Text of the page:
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Social Entrepreneurship with Triple Bottom Brewing Company

Tess Hart

On November 10, 2021, Yale’s SOM Social Impact Lab welcomed Tess Hart MBA/MEM ’17, co-founder and CEO of Triple Bottom Brewing Company, one of only a handful of Certified B-Corp breweries in the United States. She shared her professional story, from her start working on Capitol Hill in Washington, DC to her decision to study for an MBA and MEM at Yale, and the eventual launch of her socially-focused brewing company.

The Birth of an Idea

Shortly before starting her studies at Yale, Hart and her partner (in both senses of the word), Bill Popwell had come up with the idea to start a brewing company that had an overall focus on social good. While on a trip to South America, they visited several craft breweries, noticing they shared a lot of the same qualities as their counterparts in the United States, namely the communities they create and how these are served by the breweries. They realized then that a brewing company could be a platform for effecting change in a community.

Once at Yale, Hart left this idea in the back of her mind as she progressed through her joint degree program. At one point, a class assignment required her group to develop a concept for a business. She hesitantly shared her idea with her teammates who enthusiastically embraced it for the project. This then led her to explore the idea further and to dedicate more of her time at SOM to developing the foundations of a brewing company.

Triple Bottom Brewing

Towards the end of her time at Yale, and with a clear idea of what the company would be, Triple Bottom Brewing was born. The focus of the company would not be exclusively around profit margins but rather on a triple bottom line, which they defined as: Beer, People, and Planet. After securing the funding needed to launch the company, step number one was finding a place. They performed extensive research in order to find the ideal place for their brewing facility / taproom. Much aligned to their ethos, they were attempting to avoid the gentrification so commonly associated with breweries setting up in lower-income areas (because of space requirements). After finding a location in downtown Philadelphia, they went straight to work.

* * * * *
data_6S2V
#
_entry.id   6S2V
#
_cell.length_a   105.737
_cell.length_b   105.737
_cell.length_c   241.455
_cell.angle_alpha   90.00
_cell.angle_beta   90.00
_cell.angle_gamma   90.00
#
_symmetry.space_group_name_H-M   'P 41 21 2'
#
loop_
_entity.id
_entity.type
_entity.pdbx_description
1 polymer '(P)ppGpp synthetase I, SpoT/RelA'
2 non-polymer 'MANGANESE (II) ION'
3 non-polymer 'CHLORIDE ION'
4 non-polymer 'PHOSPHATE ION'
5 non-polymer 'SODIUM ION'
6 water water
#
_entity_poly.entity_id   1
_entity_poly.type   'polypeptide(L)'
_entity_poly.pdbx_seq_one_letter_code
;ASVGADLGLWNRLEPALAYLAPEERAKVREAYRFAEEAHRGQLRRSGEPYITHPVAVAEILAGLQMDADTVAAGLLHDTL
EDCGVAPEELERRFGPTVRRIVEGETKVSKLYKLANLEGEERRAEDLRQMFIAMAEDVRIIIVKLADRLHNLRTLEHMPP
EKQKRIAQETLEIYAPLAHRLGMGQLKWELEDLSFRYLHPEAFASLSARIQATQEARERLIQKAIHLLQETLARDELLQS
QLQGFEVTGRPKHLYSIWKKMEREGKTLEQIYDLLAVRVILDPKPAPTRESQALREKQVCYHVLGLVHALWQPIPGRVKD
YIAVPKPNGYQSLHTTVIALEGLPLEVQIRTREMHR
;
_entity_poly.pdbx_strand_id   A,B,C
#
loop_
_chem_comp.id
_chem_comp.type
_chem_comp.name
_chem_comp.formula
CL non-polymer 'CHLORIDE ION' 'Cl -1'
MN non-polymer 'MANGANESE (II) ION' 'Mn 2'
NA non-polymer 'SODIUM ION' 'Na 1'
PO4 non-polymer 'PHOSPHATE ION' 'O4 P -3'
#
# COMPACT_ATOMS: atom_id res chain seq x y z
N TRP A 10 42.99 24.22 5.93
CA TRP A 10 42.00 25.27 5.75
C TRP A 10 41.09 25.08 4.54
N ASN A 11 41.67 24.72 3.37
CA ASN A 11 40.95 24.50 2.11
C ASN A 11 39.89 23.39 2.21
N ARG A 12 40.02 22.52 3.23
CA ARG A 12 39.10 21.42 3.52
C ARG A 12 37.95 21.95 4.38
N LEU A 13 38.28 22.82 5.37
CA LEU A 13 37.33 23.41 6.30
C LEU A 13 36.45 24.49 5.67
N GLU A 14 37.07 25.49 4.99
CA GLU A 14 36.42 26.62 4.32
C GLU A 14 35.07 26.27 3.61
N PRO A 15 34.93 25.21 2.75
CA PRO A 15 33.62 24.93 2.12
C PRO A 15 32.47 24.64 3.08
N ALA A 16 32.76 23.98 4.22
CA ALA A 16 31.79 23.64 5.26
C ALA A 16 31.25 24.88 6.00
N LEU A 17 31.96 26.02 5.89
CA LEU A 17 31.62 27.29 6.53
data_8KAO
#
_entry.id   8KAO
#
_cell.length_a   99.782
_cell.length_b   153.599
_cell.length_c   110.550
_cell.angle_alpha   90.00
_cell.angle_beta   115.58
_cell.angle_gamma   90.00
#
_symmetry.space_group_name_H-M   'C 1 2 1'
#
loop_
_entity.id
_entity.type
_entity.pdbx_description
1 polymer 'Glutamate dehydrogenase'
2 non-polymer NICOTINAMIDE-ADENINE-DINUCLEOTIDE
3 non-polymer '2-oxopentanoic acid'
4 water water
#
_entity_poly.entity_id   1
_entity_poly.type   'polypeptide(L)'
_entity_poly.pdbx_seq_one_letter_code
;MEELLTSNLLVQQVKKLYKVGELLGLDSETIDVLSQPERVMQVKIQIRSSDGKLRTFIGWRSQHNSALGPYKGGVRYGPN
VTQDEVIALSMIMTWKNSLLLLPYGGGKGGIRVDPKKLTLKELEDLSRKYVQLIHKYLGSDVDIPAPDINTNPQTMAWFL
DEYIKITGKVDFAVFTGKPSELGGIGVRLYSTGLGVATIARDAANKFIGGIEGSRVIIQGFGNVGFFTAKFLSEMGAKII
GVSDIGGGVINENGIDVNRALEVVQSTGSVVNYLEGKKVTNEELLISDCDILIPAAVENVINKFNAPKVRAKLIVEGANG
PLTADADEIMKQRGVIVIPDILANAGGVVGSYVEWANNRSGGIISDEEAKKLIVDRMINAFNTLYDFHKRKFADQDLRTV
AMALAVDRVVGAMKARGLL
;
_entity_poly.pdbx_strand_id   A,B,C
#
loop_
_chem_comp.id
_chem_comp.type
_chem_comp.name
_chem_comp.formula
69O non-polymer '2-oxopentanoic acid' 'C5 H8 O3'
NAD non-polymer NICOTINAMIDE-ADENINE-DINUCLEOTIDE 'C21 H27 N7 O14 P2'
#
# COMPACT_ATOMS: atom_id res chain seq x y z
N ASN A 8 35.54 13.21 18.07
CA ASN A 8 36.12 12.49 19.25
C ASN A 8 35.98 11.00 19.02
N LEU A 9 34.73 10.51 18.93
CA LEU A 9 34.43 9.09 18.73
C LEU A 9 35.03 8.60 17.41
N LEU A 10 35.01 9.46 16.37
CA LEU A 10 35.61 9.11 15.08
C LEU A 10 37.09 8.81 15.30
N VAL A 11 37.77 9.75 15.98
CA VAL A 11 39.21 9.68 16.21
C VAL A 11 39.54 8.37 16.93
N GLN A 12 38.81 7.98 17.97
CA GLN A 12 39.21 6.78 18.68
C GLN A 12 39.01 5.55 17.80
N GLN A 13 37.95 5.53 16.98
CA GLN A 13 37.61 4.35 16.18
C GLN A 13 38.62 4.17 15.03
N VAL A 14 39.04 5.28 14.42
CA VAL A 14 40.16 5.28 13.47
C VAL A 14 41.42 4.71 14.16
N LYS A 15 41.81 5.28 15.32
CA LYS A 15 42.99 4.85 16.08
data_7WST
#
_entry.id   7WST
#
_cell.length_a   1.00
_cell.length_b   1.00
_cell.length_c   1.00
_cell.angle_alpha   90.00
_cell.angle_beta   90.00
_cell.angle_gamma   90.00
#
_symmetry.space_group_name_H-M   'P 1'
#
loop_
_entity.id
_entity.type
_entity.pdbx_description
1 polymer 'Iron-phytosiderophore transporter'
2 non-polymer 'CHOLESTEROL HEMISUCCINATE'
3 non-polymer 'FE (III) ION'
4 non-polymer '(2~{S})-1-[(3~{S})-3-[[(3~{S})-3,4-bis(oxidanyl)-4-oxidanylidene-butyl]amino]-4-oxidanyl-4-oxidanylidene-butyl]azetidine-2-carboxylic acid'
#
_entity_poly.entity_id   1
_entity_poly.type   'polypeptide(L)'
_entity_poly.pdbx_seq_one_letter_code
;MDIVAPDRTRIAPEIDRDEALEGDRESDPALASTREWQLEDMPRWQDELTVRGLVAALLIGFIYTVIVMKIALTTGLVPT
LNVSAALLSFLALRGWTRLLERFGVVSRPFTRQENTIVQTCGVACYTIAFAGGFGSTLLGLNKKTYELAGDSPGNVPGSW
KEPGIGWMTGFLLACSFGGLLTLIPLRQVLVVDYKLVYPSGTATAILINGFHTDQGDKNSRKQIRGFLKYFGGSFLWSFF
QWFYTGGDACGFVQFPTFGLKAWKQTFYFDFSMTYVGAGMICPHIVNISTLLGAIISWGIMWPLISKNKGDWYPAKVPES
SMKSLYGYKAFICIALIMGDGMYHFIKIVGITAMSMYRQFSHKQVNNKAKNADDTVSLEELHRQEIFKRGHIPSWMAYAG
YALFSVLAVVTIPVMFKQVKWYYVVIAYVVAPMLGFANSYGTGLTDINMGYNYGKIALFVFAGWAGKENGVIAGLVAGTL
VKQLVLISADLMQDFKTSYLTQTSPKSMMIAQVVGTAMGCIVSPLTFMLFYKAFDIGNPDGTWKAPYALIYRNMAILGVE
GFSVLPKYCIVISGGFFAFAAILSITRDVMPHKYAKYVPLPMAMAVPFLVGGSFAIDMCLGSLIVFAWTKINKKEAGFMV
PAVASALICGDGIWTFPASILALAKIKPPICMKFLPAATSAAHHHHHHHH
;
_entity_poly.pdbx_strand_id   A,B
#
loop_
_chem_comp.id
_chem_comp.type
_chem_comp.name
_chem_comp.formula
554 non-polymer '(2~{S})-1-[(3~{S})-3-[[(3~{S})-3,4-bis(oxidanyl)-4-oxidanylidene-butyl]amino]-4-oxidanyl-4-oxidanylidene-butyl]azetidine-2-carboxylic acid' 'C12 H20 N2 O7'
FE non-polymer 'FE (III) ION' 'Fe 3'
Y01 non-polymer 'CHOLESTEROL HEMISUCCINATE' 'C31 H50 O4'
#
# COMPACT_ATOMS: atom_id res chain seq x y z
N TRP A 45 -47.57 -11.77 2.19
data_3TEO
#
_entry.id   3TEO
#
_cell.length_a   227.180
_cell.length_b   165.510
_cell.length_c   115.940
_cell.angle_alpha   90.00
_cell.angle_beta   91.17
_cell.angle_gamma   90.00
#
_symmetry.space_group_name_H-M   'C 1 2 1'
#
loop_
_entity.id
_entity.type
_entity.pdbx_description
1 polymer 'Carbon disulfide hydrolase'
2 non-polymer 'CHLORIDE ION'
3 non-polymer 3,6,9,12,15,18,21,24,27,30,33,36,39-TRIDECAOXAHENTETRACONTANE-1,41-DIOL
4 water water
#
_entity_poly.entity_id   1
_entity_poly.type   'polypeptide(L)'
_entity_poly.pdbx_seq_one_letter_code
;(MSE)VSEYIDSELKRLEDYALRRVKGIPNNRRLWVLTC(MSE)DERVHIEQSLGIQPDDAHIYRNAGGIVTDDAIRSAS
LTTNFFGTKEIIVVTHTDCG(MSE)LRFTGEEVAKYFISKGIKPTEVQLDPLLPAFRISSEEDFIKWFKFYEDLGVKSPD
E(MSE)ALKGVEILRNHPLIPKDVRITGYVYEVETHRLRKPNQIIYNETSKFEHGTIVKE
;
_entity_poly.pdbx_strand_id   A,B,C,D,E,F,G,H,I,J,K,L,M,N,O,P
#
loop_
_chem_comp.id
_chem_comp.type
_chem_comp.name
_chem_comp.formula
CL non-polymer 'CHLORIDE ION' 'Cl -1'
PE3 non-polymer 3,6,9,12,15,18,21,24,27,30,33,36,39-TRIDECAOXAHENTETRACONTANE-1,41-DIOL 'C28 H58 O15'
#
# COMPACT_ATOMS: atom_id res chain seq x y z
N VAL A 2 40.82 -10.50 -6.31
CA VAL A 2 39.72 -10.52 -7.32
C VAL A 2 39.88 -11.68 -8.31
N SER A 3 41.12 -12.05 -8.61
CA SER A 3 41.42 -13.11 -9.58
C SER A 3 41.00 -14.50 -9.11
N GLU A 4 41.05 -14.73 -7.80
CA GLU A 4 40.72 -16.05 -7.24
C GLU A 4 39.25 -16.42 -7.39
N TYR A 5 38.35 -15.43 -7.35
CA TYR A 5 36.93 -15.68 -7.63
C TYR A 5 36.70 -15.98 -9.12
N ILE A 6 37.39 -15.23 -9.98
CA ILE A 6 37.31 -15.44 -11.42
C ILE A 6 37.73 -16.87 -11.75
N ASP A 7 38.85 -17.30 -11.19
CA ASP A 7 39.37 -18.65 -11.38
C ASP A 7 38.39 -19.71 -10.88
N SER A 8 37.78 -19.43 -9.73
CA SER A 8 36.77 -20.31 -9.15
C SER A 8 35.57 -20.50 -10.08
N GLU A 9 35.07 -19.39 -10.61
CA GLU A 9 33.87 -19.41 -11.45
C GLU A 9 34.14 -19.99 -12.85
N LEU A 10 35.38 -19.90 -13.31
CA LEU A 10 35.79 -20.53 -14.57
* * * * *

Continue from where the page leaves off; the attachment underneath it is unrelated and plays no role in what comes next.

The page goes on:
Beer: Although the company has a strong focus on social impact, they have not lost sight of the fact that their beer is what drives the company forward. With that in mind, Tess and Bill brought in a third partner, Kyle Carney, an experienced a brewer. When the three first met, Carney was immediately drawn to the purpose-driven ethos of Triple Bottom. He has helped the company develop the brand’s overall beer portfolio, which is focused on “beer that is balanced, flavorful, and eminently drinkable.”

People: Triple Bottom is a fair-chance business. They’ve partnered with local non-profits to recruit team members that may otherwise be excluded from the mainstream economy. They currently employ several team members who have previously experienced homelessness or incarceration. In this way the company generates employment in their immediate community while also providing opportunities for growth and development to everyone on their team, regardless of their past.

Planet: Making beer can be resource-intensive, which is why responsible brewing companies are concerned with their impact on the environment. Triple Bottom tracks their water, gas and electricity consumption constantly in order to set goals for reducing their usage. Currently all of their electricity is wind-powered, most of which is produced in their home state of Pennsylvania. They also work with local composters and farmers to make sure their spent grain is put to good use after the brewing process.

The Pandemic and The Future to Come

Like many businesses across the world, Triple Bottom was hit dramatically during the pandemic. Their business model was entirely focused on on-premises sales through their taproom. After lockdown, the business was left with virtually no revenue sources overnight. With the use of some innovative services, such as mobile canning and online-generated deliveries, the company was able to pivot to establish new revenue sources – which continue even as the taproom has reopened. Thanks to the flexibility this allowed them, they were able to maintain operations and keep their staff employed.

Hart’s experience resonated with the students. Her and her partners’ ability to stay true to their vision despite the crisis was inspiring.